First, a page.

Kim Davis, the Kentucky county clerk whose steadfast opposition to same-sex marriage made her a darling of Christian conservatives, may draw a re-election opponent next year that again puts her in the national spotlight.
The Associated Press reports that David Ermold, a gay man denied a marriage license by Davis in June 2015, is “seriously considering” a run for Rowan County clerk. Davis, for her part, already has announced plans to seek another term.
Davis sparked a media firestorm when she refused to issue marriage licenses to same-sex couples in the wake of the Supreme Court’s 2015 marriage equality ruling. Footage of Ermold and his now-husband, David Moore, engaging in a heated exchange with Davis at a Rowan County municipal office was featured in national news reports as the controversy unfolded.
Ermold hinted at his campaign plans on Twitter Nov. 10, stressing that he needed “to get a few things in order” before a formal announcement could be made.
He did not immediately respond to a request for comment from HuffPost.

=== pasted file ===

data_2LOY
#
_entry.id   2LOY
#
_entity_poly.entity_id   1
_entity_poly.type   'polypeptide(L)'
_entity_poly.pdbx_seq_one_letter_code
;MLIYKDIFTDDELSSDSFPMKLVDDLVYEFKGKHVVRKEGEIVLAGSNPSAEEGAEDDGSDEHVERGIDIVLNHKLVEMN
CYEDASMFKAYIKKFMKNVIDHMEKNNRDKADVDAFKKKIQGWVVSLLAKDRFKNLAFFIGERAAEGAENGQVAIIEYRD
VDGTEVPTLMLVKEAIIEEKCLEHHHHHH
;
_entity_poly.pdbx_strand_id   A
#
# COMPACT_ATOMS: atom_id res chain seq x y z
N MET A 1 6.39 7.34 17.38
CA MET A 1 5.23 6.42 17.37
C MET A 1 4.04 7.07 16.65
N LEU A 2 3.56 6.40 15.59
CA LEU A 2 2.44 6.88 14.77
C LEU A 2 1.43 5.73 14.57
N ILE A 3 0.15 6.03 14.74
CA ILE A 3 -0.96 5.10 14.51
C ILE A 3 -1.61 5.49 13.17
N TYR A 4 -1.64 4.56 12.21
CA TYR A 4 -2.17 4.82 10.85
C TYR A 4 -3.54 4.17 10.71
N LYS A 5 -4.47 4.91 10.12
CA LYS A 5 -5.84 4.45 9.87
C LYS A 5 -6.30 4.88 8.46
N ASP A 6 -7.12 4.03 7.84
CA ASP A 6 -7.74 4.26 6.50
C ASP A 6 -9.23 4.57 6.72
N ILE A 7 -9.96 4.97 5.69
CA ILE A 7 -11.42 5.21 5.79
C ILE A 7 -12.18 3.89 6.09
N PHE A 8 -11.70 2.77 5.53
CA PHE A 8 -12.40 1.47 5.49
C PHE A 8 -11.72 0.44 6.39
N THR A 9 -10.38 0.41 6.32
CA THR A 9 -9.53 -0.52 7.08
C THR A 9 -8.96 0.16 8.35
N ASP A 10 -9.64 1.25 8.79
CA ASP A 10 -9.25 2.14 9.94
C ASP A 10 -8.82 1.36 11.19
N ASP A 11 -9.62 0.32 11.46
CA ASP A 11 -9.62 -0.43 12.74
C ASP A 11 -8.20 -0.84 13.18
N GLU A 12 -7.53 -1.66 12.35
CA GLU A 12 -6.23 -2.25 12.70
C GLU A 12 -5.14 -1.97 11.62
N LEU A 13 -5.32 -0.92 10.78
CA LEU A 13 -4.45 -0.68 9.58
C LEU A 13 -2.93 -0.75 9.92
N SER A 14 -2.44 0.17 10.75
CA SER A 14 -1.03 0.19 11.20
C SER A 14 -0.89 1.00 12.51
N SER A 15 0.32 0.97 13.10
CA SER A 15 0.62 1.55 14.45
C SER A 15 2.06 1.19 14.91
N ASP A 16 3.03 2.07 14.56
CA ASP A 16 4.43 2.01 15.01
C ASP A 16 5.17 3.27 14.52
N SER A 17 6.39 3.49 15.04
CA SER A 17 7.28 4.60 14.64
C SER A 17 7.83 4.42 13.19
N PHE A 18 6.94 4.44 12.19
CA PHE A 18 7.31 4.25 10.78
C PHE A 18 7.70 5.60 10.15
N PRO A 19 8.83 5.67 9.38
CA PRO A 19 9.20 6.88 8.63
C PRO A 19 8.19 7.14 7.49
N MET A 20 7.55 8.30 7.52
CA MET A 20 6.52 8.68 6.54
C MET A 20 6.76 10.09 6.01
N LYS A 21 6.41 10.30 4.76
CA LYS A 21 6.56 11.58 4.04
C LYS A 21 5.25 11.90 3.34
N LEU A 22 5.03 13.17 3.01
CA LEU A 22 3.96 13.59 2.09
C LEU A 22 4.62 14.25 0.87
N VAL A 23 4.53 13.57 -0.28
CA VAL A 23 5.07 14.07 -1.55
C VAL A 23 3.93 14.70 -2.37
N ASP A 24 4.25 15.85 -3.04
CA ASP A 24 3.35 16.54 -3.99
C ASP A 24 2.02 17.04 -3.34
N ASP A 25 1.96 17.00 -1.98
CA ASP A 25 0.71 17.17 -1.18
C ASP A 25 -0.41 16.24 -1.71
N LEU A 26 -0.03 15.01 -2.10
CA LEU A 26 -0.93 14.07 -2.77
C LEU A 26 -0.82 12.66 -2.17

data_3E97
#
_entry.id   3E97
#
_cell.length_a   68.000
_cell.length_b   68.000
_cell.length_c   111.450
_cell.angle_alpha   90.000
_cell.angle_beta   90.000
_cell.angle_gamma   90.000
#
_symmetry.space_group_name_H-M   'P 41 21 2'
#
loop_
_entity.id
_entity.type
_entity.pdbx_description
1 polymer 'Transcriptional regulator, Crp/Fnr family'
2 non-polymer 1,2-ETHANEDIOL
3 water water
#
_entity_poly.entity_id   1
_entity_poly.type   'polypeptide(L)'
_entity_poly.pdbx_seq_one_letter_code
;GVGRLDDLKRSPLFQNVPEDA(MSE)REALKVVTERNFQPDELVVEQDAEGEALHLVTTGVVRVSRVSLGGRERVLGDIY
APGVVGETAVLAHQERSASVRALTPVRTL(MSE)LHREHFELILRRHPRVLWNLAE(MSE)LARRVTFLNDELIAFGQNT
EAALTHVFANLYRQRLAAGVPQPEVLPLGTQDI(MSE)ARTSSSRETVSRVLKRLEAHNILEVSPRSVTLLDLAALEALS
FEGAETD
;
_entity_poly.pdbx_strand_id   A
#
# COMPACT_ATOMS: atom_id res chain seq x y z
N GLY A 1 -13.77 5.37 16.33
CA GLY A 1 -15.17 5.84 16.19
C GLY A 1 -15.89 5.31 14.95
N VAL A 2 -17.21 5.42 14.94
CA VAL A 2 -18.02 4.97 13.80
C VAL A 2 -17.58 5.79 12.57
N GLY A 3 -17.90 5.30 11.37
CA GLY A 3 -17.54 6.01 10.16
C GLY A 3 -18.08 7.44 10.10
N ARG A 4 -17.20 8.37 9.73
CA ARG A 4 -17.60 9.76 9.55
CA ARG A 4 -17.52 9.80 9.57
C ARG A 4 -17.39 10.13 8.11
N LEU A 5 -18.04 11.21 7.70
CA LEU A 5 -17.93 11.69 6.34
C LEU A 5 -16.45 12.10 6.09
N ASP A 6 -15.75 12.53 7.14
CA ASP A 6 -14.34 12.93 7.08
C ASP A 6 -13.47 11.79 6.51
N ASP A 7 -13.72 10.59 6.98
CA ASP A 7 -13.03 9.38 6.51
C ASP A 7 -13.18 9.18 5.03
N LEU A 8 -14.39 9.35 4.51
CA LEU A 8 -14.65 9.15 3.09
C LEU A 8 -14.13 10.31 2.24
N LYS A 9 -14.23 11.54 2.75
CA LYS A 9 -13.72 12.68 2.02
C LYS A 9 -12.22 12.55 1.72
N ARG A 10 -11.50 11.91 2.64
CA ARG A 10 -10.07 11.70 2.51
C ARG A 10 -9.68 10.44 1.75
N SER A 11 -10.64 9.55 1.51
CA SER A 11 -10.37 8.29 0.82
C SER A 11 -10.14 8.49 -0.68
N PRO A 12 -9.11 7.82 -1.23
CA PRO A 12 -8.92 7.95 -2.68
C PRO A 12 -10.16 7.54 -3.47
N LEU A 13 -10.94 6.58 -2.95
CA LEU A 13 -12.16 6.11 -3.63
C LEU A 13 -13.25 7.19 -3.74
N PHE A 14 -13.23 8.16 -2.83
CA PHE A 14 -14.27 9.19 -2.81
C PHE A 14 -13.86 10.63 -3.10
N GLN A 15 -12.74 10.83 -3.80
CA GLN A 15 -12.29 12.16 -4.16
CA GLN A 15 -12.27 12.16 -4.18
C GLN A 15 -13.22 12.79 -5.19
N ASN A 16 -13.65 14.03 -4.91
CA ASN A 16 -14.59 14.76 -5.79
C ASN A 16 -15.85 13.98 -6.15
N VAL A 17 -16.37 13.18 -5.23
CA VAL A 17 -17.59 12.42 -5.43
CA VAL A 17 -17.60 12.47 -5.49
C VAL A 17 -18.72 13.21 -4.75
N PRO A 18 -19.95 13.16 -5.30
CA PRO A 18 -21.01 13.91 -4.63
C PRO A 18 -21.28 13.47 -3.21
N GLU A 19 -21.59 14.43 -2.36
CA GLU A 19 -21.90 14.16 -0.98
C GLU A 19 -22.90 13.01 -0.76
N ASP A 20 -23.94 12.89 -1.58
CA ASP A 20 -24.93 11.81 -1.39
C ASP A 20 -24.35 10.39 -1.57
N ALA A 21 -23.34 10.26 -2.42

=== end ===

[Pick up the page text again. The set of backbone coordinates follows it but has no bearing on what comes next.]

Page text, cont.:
Liberty Counsel’s Mat Staver, who represented Davis during the battle over the marriage licenses, told AP his client “doesn’t have any major concerns” about the 2018 election. “She loves her job and she loves the people,” he said.
Davis was briefly jailed for contempt of court over her refusal to issue same-sex marriage licenses. She was released under the condition that she not interfere with the issuance of the licenses by deputy county clerks.
Having spent much of 2017 out of the spotlight, Davis made waves in October when she accompanied the Liberty Counsel’s Harry Mihet on a nine-day trip to Romania with the aim of encouraging that nation’s lawmakers to adopt legislation against same-sex marriage.
Mihet, who is a Romanian native, and Davis reportedly held conferences in several cities in an effort to persuade local politicians to support amending the country’s constitutional definition of family, which would, in turn, rule out the possibility of legalizing same-sex marriage. A national referendum on that proposal is expected before year’s end.
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This article originally appeared on HuffPost.